A New Footing

In the decade or so since John and I bought our little 1950s-era house in Vienna, we have made alterations and improvements as our budget allowed. We have done most of the work ourselves – some years back we had a contractor remodel the master bath, and it was such a hellish experience that we decided we couldn’t do much worse on our own.

When we bought the house, we knew the kitchen was eventually going to need a complete overhaul. The appliances were all about twenty years old, there was a cheap roll-out vinyl floor, and the previous owners had stenciled the cream-colored cabinetry with a pink and blue design. However, our budget hasn’t extended to doing the whole job all at once; we’ve gone at it piecemeal, as time and money allowed. John and a buddy replaced the countertops a year or so after we moved in; the existing counters were badly dinged. What we have now is not what we would ultimately like to have, but it was what we could afford at the time. We replaced both the refrigerator and the dishwasher this year – some of you may remember the great refrigerator breakdown of the summer. The dishwasher was our treat to ourselves – the existing dishwasher was so noisy that you could hardly hear the TV when it was running, and it had gotten to the point where it just wasn’t getting the dishes clean. Over the Columbus Day holiday (when Virginia gives a tax break to those buying energy-efficient appliances), we popped for a super-quiet dishwasher and consider it money well spent.

We started talking about replacing the kitchen floor a year or so ago, but never got around to actually doing it. Over the summer, the roll-out vinyl looked worse and worse – it was starting to curl and tear here and there, and the quarter-round trim that held it in place had some cracks. It didn’t matter how often I swept it or how hard I scrubbed it – it never looked clean. We agreed it was time to bite the bullet and choose a new floor (That’s a photo of the floor above – it looks better in the photo than it did in reality). We spent a couple weeks discussing the various kinds of flooring available and looking at samples. Because our kitchen is so small, we knew we could pick pretty much any kind of floor we wanted and it wouldn’t be too expensive. Because I like the look of a wood floor but didn’t want the maintenance issues, we settled on a laminate floor – Pergo is the most well-known version of it, but we went with a Dupont product, which happily was on sale at Home Depot. We took careful measurements, John placed the order, and in about a week our floor arrived, in the form of five large flat boxes (the floor itself) and one very long tube (the quarter-round trim to match).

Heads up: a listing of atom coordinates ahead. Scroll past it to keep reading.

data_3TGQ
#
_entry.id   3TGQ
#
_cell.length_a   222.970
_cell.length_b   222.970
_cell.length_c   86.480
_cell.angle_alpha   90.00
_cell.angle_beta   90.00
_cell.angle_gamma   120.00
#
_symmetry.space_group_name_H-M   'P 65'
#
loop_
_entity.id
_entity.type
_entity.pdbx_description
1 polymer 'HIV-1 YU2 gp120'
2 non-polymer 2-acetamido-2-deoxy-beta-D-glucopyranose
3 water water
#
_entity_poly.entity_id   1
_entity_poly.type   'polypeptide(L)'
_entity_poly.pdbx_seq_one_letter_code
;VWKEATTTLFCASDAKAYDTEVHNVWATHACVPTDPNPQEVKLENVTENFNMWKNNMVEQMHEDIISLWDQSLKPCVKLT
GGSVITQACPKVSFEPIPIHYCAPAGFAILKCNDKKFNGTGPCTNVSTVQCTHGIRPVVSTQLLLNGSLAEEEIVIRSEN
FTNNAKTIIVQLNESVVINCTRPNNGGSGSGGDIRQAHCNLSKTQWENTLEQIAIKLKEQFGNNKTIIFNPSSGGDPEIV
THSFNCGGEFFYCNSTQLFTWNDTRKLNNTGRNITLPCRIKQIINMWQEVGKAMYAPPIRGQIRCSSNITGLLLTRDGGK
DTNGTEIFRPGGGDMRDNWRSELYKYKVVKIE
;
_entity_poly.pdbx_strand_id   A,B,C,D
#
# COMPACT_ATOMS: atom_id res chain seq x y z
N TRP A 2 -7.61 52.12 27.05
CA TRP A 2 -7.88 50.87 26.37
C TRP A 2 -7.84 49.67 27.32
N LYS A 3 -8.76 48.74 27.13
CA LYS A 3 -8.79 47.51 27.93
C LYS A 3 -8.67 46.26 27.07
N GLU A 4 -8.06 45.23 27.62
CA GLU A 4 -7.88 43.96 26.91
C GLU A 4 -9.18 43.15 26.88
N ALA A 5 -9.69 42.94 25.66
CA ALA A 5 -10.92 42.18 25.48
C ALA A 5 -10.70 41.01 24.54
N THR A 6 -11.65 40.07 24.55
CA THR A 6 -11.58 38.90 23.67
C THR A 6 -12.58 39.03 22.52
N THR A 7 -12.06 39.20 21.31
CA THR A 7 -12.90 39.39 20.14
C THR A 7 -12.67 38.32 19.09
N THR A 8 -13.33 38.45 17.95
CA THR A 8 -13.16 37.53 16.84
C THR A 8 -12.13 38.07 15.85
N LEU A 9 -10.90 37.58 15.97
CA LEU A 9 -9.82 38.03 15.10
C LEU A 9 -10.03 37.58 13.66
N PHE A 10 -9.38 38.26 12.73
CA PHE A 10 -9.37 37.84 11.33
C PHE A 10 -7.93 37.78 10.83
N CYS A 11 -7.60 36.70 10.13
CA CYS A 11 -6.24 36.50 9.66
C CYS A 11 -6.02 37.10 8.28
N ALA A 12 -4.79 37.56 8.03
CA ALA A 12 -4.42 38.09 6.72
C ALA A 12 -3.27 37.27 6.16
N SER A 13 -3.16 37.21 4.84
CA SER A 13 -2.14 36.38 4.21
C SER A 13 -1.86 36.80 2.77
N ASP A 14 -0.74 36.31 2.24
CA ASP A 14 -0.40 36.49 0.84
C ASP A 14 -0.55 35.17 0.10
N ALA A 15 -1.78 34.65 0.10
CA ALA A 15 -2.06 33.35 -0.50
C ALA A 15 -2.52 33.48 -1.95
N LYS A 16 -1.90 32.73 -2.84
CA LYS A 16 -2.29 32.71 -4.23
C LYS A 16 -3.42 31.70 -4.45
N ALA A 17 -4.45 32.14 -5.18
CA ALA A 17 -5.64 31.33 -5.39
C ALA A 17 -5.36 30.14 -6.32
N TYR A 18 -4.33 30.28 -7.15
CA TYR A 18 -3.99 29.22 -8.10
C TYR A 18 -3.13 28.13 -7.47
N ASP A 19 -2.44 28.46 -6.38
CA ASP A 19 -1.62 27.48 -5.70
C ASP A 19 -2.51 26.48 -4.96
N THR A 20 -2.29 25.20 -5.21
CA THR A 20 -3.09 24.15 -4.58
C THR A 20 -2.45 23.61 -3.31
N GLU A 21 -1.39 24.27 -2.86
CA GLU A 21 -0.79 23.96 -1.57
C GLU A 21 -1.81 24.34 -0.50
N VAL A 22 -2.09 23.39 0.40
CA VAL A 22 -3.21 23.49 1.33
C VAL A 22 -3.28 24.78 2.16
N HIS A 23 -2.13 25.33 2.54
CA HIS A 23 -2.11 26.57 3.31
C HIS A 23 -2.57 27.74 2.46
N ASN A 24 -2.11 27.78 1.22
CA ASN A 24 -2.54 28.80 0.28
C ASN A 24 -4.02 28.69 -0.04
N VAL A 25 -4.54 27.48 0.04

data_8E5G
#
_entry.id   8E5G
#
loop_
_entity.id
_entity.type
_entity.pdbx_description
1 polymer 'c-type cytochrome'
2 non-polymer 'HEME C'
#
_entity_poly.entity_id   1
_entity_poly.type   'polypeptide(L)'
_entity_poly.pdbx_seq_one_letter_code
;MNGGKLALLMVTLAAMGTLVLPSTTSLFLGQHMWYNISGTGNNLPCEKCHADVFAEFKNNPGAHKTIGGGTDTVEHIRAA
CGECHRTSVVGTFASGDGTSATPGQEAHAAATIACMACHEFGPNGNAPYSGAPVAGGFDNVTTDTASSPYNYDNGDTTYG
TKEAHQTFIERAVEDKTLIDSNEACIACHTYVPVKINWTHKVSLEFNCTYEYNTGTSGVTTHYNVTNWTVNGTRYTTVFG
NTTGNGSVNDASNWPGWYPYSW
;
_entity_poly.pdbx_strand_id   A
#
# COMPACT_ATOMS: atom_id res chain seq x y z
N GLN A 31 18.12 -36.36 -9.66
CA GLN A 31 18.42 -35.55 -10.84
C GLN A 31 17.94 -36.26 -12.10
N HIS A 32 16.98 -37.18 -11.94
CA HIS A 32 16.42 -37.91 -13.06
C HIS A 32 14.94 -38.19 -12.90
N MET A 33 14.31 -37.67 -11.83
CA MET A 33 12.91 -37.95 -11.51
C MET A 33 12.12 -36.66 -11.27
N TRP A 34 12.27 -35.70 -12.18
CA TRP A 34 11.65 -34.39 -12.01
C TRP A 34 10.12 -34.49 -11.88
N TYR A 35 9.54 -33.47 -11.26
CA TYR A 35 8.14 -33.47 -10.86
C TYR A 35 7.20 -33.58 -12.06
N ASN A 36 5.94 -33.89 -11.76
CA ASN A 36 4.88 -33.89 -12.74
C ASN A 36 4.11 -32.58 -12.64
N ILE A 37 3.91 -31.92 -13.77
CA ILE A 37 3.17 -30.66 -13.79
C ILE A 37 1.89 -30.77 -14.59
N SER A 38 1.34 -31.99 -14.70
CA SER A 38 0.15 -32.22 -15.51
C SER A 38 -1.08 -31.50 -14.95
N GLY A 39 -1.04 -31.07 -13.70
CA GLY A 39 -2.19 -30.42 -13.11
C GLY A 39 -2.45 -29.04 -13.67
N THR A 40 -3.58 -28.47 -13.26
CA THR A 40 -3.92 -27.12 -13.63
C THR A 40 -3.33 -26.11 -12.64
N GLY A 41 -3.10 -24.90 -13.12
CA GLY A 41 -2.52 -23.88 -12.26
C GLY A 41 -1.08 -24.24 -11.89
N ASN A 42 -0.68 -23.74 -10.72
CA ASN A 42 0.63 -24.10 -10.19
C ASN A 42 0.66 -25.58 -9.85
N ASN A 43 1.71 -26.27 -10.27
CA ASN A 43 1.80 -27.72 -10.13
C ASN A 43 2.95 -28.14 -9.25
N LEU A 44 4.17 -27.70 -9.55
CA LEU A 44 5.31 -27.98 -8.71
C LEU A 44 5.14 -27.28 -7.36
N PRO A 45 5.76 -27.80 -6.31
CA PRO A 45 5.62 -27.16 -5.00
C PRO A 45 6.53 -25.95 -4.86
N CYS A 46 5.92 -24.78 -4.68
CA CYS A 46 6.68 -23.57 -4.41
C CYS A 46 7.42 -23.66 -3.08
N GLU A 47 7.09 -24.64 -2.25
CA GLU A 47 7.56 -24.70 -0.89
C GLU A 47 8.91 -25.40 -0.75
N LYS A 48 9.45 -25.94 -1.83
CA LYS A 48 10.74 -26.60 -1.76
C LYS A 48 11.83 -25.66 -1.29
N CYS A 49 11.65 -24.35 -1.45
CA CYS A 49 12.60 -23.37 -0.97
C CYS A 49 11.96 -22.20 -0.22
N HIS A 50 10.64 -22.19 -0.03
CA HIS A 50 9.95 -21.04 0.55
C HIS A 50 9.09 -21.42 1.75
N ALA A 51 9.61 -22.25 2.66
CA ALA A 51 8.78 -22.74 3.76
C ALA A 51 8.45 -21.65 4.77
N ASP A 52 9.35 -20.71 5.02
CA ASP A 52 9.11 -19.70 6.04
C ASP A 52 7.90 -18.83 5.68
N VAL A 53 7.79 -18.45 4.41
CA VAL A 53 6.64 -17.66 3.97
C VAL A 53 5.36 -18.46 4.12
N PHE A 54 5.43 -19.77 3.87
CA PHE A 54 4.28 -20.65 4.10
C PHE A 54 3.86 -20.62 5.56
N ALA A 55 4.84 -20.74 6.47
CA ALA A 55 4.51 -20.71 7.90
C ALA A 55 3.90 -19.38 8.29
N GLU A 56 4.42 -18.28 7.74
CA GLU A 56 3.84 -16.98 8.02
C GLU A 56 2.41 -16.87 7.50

Since this particular kind of snap-
and-lock laminate is a “floating” floor (meaning it isn’t glued to the subfloor – it just lays down over your existing floor), John originally thought we would just be able to lay it over the roll-out vinyl. However, there was a place in the floor that was uneven for some reason, and we were both worried that the flooring wouldn’t install properly over it. The night before we were due to start laying the new floor, I heard John moving around in the kitchen for a few minutes. What followed was a tearing sound, and when I went in to investigate, he was ripping up part of the vinyl roll-out. “I think the flooring underneath this vinyl is warped,” he said. He surmised that since the uneven part of the floor was right by the refrigerator, the ice-maker’s water line had probably leaked at some point before we bought the house. He was right. Under the vinyl roll-out was a thick vinyl tile, and it was clear that it had gotten really wet sometime in the past – some of the tiles had swelled slightly and there was mildew between the roll-out and the vinyl. We knew that not only would the roll-out have to come up, the vinyl tile underneath would have to come up as well.

John set to work with hammer, crowbar and scraper. It took him a couple of hours and he discovered that beneath the roll-out and the vinyl tile was a thin layer of ugly red linoleum which had been glued over an unattractive brown-and-blue linoleum, which may have been the kitchen’s original floor. You can see all four floors in this photo: the roll-out is visible behind John, a couple of the heavy-duty vinyl tiles are in the foreground, and there’s the brick-colored stuff and the blue stuff as well. It’s as if there’s four decades of floor there – fifties utilitarian linoleum, late sixties “harvest” red linoleum, thick vinyl from the seventies or eighties, and the cheap roll-out which we’re now convinced was an effort by the previous owners to hide the damaged vinyl tile (in keeping with some of the other stuff they “hid” from us during the buying process). John is holding a large piece of quarter-round, which he just pulled out from beneath the cabinets on the left. Also visible is the sticky brown residue of the old adhesive, which smelled funny and made walking across the floor pretty interesting.

My part in the destruction was pretty much limited to helping John move the refrigerator and the stove. I’ve mentioned that it’s a small kitchen, and there just wasn’t room for two of us in there with the appliances pulled out. Once the stove and refrigerator were back in place, I put on gloves and helped scrape, but my involvement with the whole flooring operation was pretty much limited to gopher and interested observer, because the next afternoon, Big John Soma arrived to help.